Information Architecture Critique of Web Sites
The definition of Information architecture states that it “is the structural design of shared information environments; the art and science of organizing and labeling websites, intranets, online communities and software to support usability and find-ability” .
In the context of websites, the concept of Information architecture simply means what is being shown in a website and how the content is organized all across different pages of that website. It is the art of making sure it is feasible and easy for a user to find whatever he/she is looking for on the website. It also acts as the road-map or blue print of any website design which helps the developers understand what is expected of the website and how to implement it in order to showcase the information to the users. The following is an image which depicts how the sitemap of a website is designed under the development of its information architecture.
Role of an Information Architect
Now that we know what an Information Architecture is, we can easily put some light on the role and importance of an Information Architect during the design and building of a website. An Information Architect is basically a person who not only outlines the design of a website but also acts a liaison between the design and technical teams of a project. He is the guy who is in charge of proper organization of information, along with the responsibility of making sure the technical team is implementing the designs correctly.
He oversees the following tasks primarily:
- Research about the anticipated audience
- Outline of navigation and hierarchy of the webpages
- Organization of content and labels
Moreover, an information architect is also in charge of the development of wire-frames and site-maps which are discussed in some detail below:
A wire-frame is one of the most important part of an information architecture and is basically the layout of different key webpages showing which elements will appear on them and where. It is designed to let the technical team know the exact visual appearance that is to be required on the website. A typical wire-frame looks something like this:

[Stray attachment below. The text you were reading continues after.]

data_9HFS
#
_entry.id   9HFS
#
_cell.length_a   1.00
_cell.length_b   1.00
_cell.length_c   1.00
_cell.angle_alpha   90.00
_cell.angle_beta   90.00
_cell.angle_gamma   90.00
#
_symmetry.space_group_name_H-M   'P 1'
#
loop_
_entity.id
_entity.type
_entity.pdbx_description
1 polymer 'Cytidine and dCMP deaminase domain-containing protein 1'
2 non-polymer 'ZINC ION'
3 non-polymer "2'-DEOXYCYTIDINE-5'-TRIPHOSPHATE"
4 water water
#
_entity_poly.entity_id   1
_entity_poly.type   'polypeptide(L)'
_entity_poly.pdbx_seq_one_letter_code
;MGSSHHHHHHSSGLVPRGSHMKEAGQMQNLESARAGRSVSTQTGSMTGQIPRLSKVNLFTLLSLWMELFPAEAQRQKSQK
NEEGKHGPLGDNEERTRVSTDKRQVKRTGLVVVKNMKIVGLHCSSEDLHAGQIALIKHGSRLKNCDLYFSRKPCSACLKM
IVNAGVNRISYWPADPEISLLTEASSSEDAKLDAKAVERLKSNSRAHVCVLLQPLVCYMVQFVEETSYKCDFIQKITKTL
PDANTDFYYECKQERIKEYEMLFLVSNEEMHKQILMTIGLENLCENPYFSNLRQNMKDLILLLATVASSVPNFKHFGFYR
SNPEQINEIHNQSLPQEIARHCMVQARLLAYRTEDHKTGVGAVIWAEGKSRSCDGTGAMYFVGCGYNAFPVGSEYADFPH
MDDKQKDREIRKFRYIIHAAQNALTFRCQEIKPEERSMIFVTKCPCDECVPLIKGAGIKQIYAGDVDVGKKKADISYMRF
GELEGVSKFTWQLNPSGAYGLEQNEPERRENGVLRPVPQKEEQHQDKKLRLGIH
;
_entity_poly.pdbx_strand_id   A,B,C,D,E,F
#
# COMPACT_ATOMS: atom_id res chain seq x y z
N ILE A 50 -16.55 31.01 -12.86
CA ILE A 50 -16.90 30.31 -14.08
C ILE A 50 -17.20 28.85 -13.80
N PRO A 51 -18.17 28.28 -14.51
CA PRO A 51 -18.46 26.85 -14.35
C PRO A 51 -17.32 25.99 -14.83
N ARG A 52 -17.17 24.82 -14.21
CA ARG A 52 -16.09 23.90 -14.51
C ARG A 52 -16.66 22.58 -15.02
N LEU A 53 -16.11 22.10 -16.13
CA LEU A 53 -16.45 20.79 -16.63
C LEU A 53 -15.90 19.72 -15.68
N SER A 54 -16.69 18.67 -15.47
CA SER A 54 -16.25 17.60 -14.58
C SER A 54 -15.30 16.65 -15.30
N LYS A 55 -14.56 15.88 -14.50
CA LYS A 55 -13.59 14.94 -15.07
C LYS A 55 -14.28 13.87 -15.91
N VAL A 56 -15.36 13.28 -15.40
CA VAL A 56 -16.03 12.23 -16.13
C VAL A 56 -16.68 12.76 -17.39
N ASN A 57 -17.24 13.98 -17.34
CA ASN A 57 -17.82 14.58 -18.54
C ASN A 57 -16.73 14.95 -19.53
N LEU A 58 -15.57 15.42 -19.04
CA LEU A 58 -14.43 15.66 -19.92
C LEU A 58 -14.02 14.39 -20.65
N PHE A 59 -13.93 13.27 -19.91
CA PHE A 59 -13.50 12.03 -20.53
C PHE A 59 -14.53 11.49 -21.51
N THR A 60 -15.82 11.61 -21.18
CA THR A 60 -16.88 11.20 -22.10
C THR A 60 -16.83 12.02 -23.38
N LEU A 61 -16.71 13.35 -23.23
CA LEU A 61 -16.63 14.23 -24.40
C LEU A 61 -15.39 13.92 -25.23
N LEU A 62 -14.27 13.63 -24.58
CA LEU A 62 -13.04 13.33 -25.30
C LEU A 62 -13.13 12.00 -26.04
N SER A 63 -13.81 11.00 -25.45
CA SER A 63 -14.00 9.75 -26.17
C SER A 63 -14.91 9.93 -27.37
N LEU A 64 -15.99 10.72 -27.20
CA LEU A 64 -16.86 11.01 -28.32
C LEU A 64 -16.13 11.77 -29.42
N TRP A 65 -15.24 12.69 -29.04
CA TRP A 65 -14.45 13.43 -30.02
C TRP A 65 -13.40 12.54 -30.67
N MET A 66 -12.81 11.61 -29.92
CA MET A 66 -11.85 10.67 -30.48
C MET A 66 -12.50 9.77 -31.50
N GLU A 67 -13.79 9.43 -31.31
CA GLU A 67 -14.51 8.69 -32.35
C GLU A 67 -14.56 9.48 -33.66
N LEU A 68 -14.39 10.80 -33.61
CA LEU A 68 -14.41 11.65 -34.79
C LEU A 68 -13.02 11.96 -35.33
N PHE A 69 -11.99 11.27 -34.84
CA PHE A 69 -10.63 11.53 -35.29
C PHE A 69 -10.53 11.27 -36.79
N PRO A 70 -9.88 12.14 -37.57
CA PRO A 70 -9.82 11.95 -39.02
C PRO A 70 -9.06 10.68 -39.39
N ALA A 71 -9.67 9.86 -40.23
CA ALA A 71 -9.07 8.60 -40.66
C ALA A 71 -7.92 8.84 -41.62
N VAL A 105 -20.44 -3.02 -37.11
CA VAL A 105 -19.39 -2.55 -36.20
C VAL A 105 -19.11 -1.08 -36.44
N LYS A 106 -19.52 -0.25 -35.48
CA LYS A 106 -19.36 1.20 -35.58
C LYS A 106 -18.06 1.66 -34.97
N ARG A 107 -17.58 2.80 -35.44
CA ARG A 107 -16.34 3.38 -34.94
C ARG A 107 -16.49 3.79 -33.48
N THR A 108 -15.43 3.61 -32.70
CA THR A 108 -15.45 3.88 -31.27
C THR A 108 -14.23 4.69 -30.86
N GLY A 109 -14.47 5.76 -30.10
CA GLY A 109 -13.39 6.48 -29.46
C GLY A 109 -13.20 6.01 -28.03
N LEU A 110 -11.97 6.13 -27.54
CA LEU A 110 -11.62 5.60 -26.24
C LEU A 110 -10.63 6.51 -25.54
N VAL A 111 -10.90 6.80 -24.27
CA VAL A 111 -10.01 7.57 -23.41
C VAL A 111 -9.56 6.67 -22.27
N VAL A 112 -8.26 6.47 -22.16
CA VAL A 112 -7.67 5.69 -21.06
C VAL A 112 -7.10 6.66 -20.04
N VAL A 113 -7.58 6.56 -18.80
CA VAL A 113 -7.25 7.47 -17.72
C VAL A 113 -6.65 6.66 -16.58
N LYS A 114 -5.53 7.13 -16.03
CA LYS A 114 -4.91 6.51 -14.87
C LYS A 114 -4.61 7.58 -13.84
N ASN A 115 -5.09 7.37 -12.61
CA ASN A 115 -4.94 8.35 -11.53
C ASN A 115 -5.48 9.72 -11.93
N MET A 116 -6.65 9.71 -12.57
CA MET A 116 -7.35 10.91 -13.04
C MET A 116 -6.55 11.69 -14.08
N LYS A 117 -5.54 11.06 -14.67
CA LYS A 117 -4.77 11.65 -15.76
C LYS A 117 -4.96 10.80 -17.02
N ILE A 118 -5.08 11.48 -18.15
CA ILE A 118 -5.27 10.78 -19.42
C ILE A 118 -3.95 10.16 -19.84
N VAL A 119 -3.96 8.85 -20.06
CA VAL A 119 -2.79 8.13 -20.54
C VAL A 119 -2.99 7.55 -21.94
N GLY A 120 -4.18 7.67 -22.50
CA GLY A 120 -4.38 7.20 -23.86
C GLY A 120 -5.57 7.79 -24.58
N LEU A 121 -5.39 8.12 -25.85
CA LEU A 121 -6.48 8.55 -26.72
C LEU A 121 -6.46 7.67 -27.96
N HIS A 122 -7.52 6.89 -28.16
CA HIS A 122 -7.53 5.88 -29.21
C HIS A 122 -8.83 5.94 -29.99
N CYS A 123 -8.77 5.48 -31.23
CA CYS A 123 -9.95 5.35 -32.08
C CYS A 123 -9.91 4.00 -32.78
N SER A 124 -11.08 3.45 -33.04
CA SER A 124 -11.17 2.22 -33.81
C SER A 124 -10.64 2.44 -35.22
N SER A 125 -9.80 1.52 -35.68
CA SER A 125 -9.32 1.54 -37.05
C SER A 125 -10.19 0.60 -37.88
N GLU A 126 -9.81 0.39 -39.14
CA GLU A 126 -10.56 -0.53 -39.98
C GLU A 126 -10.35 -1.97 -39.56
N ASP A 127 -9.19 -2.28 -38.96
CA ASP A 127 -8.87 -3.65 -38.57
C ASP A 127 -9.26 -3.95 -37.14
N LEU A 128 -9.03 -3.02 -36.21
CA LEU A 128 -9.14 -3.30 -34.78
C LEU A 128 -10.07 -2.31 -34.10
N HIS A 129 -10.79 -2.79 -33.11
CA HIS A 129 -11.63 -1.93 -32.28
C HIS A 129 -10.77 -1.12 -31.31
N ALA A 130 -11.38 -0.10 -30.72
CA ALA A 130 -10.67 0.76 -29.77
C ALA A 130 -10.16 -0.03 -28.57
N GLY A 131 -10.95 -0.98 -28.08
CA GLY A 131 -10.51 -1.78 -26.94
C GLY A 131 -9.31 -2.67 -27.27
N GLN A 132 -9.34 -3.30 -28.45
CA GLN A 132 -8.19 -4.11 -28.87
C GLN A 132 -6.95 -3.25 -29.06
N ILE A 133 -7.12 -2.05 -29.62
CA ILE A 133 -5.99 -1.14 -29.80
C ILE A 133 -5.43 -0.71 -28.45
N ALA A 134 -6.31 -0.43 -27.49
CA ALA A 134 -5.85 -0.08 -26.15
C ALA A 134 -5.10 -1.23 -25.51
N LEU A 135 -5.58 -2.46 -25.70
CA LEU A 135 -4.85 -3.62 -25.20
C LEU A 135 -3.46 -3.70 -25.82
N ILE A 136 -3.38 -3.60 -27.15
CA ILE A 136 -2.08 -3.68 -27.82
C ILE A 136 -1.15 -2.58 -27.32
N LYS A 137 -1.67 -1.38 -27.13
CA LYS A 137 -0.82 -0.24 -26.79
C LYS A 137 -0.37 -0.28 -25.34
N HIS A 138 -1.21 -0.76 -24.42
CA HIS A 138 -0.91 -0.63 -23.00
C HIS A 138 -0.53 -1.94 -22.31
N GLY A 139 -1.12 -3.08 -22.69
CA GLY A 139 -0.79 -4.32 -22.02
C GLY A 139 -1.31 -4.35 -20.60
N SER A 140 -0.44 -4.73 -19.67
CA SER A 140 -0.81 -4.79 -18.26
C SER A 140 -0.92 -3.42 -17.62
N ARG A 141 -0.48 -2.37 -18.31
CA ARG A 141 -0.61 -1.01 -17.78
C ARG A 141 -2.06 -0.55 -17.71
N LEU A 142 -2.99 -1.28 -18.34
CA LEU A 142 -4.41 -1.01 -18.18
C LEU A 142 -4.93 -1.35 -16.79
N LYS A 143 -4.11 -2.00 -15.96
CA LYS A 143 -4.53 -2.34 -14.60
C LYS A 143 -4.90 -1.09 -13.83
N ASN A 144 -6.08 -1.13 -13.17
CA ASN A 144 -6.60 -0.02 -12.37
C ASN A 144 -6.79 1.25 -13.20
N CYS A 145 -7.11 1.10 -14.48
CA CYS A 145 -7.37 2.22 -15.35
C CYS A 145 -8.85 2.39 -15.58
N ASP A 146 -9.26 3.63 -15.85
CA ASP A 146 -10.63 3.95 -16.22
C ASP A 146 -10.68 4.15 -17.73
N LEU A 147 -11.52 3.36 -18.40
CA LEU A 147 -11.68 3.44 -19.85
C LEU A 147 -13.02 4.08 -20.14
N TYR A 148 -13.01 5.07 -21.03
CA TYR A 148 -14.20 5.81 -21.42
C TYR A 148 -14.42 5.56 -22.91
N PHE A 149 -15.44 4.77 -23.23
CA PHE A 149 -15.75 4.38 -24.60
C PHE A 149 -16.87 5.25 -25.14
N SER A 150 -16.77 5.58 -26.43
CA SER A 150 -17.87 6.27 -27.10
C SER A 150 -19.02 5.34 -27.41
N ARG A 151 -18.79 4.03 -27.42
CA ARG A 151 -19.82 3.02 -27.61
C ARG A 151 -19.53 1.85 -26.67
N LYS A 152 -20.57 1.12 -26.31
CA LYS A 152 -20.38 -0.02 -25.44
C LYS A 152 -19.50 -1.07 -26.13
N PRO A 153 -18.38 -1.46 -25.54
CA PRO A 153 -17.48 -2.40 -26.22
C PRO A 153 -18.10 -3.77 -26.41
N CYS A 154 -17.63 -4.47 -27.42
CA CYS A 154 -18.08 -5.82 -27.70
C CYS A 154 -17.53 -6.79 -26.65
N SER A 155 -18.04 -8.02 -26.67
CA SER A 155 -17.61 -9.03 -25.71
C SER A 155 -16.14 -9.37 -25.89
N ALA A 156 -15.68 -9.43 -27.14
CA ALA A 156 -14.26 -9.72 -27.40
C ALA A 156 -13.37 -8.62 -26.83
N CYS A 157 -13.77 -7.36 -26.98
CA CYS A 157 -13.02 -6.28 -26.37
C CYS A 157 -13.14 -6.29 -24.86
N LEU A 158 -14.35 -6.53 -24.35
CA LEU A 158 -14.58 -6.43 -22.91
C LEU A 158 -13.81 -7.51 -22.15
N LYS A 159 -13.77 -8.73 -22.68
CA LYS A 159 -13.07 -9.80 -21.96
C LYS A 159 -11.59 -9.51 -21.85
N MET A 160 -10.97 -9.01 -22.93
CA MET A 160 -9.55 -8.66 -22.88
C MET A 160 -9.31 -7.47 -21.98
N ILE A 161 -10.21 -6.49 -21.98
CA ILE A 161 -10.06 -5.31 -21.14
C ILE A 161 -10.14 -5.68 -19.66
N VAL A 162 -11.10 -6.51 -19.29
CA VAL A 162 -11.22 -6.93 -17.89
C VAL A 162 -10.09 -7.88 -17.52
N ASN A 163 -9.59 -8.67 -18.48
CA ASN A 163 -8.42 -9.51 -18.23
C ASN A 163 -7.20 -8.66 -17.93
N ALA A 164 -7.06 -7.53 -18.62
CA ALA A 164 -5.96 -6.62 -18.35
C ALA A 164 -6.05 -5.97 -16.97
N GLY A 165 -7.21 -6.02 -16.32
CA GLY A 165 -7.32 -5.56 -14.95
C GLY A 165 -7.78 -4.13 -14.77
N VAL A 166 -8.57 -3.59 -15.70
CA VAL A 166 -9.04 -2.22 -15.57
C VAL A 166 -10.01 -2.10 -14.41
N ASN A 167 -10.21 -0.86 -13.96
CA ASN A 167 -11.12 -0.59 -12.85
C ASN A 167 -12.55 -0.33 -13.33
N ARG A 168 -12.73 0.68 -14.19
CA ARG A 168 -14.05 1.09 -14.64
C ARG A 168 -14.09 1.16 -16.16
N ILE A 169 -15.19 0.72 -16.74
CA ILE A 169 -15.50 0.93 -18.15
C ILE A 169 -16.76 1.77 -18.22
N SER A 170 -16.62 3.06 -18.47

Site-maps are hierarchical diagrams that exhibit the structural and navigational designs of the whole website. They are based on the concept of taxonomy (grouping similar elements under same tags) and are deemed necessary to ensure the right content is placed at the right structural position i.e. where the user expects to find it. They basically show the relationships between different pages and are as important as the wire-frames. A typical sitemap is similar to the following:
Screen Capture of E-commerce website
a) Create a table describing ALL the navigation labels.
b) Describe what labels you do not like and why, and suggest improvements.
Most of the labels in this website are self-explanatory but I don’t like certain labels. For instance in the top of the page labels, there is a label “News Room” which does not tell the user what exactly does it lead to, giving the impression it is about News from the retailers whereas it is actually about media articles or news about the retailer. It could be called Kogan in Media or something similar to make it obvious. Moreover, the bottom page labels are a lot and they could be turned into secondary navigation labels instead of listing them all. The main headings Shop, Customer Care, Top Brands etc are fine and then further sub-labels should be shown when the mouse pointer hovers over them.